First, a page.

Nearly two years in the making, DREAM ON SILLY DREAMER marks the sad, final chapter of the now extinct hand-drawn art form that was the cornerstone of Walt Disney Feature Animation. Building on the rich seventy seven year history of an American icon and paying homage to the Disney classics, Dan Lund and Tony West tell the revealing tale of how that storied icon came to a crashing, albeit untimely, end.
“Documenting myself and my friends losing our jobs, while it was happening, proved to be the most difficult exercise in film making I have ever experienced,” said Lund, the film’s director. DREAMER represents Lund’s fourth directorial effort and is by far his most personal work to date.
First time producer, Tony West says, “Producing DREAMER has been a dream come true but also came with great professional sacrifice.” West faced “one of the most difficult choices of my life,” shortly after he was laid off by Walt Disney Feature Animation. “I had a very lucrative job offer from a major animation studio in Canada,” West remembers.
“But after nearly fifteen years of animating for Disney, if they didn’t want me, I was ready to try something new. I’ve always wondered exactly what a producer does, now I know. And I love it!” West chose the path of most resistance, turned down guaranteed employment and jumped headlong into the producer’s responsibilities on DREAMER. He has never looked back.
Using guerilla-style film making techniques to their finest, Lund began interviewing coworkers and colleagues the day after they were told they were to be fired. Charged with energy and raw emotion, audiences will listen in utter disbelief to the finest artists and animators in the business, as they desperately try to make sense of their unbelievable situation and their inevitable fate.
Original, whimsical animation has been seamlessly woven into the narrative fabric of the documentary. “The animation was our humble attempt to honor the incredible legacy that we were all lucky enough to be a part of,” says Lund. In addition, the animation serves to keep the mood of DREAMER light even as events unfold and the story becomes ominous and the outcome uncertain.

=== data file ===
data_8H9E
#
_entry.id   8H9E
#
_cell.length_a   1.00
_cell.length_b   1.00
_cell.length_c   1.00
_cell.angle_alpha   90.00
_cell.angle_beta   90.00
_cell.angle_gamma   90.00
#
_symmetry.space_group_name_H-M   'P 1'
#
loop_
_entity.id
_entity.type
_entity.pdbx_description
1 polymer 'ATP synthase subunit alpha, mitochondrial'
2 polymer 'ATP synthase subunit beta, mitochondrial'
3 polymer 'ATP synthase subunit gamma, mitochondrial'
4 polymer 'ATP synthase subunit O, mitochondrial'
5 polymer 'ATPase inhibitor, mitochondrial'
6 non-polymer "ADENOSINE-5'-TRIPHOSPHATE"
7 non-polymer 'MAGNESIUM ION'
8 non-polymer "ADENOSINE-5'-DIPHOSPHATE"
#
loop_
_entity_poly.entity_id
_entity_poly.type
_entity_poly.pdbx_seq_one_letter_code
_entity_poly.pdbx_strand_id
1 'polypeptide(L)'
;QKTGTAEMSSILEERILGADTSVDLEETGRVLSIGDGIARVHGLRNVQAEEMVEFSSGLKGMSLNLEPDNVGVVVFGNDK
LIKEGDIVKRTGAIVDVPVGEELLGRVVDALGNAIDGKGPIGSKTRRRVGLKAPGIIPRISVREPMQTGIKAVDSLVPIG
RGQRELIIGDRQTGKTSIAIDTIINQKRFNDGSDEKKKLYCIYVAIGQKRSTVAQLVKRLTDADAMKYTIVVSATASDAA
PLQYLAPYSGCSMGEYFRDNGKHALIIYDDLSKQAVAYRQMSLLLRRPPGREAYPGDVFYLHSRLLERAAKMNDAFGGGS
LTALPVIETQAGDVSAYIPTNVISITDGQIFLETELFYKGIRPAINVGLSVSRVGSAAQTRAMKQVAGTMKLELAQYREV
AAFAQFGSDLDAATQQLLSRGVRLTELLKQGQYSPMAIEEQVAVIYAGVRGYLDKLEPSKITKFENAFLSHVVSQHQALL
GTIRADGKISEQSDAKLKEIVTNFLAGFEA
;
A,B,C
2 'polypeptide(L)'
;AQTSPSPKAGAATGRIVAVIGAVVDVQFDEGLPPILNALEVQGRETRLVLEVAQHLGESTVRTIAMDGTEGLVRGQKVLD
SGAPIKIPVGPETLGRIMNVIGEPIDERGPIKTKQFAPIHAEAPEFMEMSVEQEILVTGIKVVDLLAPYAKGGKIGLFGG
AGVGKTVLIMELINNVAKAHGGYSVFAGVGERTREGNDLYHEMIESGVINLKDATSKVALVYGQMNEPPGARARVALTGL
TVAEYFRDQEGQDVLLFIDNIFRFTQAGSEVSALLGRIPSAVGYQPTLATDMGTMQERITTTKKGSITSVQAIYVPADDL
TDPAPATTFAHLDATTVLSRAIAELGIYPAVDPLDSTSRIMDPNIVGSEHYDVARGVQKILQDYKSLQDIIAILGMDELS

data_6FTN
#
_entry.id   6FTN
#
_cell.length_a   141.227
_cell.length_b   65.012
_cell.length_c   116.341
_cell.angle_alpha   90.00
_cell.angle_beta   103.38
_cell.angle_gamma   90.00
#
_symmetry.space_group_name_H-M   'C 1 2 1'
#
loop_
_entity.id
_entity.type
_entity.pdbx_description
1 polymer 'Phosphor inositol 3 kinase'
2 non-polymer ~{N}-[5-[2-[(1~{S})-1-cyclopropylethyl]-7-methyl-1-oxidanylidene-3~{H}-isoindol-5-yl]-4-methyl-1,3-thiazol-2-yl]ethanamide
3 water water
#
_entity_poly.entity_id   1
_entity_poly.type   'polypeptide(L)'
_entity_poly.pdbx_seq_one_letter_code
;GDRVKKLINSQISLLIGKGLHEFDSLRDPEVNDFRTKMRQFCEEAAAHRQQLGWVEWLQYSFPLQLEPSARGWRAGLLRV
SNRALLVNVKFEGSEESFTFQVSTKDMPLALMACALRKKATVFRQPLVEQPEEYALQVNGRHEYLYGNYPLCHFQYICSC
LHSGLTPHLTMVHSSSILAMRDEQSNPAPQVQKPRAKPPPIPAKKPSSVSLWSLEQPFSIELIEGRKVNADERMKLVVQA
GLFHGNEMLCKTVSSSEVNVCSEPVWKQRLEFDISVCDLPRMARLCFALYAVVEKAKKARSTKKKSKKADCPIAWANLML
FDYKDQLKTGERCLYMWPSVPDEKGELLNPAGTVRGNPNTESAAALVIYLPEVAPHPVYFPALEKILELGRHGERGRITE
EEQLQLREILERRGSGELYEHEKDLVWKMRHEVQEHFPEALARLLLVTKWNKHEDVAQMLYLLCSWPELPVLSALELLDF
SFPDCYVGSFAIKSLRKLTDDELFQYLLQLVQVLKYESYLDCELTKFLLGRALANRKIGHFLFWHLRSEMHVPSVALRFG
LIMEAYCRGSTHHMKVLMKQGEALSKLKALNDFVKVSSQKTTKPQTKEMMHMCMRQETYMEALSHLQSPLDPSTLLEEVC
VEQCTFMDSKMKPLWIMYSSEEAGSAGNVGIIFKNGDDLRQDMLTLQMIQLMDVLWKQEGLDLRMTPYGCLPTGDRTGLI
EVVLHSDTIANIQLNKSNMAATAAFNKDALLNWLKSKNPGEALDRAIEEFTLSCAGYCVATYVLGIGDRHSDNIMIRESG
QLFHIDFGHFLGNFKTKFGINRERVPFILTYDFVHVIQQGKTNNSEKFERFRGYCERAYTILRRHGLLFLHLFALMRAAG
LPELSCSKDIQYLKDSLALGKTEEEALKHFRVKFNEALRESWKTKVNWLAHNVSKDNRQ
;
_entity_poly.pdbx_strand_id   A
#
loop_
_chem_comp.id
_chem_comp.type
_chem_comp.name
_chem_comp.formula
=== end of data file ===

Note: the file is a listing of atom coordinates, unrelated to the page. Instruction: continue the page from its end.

“Throughout the entire process we’ve tried to recapture the spirit of the ‘good old days’ and remember what we once had,” the duo adds. “When things at Disney got really bad, it became clear that all of the good memories were being lost and were in danger of being forgotten,” says Lund. “This was our celebration, our valentine to an era that ended all too soon, for all the wrong reasons.”
not all fairy tales have a happy ending. No matter how much we wished
On March 25, 2002, more than 200 Disney artists working at the studio’s legendary Feature Animation Department in Burbank, were told that their services were no longer needed by the company. It took only one uncomfortable gathering with the president of Feature Animation, now dubbed “The Tom Meeting”, to kill 75 years of a beloved animated tradition. A similar series of events soon played out at Disney’s other animation studios in Paris, Tokyo and Florida. Doors were closed for good and in total nearly 1300 skilled artists and craftsmen were fired. The company, best known for it’s handcrafted animated features, no longer wanted artists to draw for them.
DREAM ON SILLY DREAMER is the new animated documentary, from director Dan Lund and producer Tony West, that tells this tale. It features interviews recorded only seconds after the now infamous “Tom Meeting”. You will hear what was said, the reasons offered by the company and feel the emotional responses from those being affected at that moment in time. In this documentary , you will meet a handful of these artists, hear their side of the story and share in their recollections of “the good old days”.
One of the most surprising revelations comes as we see the artists, who did nothing but give their all to the studio, question how much they may have contributed to this sad state of affairs.
as a modern-day fairy tale, DREAMER pays homage to the classic Winnie
The Pooh shorts. An artist’s sketch book becomes the viewer’s
window into this documentary realm with original, animated vignettes
helping to tell a side of the story that the world has never heard.
This film will touch anyone who has ever dreamed, believed in fairy
tales, wished upon a star or shared in a special Disney moment.
Copyright © 2004 Dan Lund & Tony West . All Rights Reserved.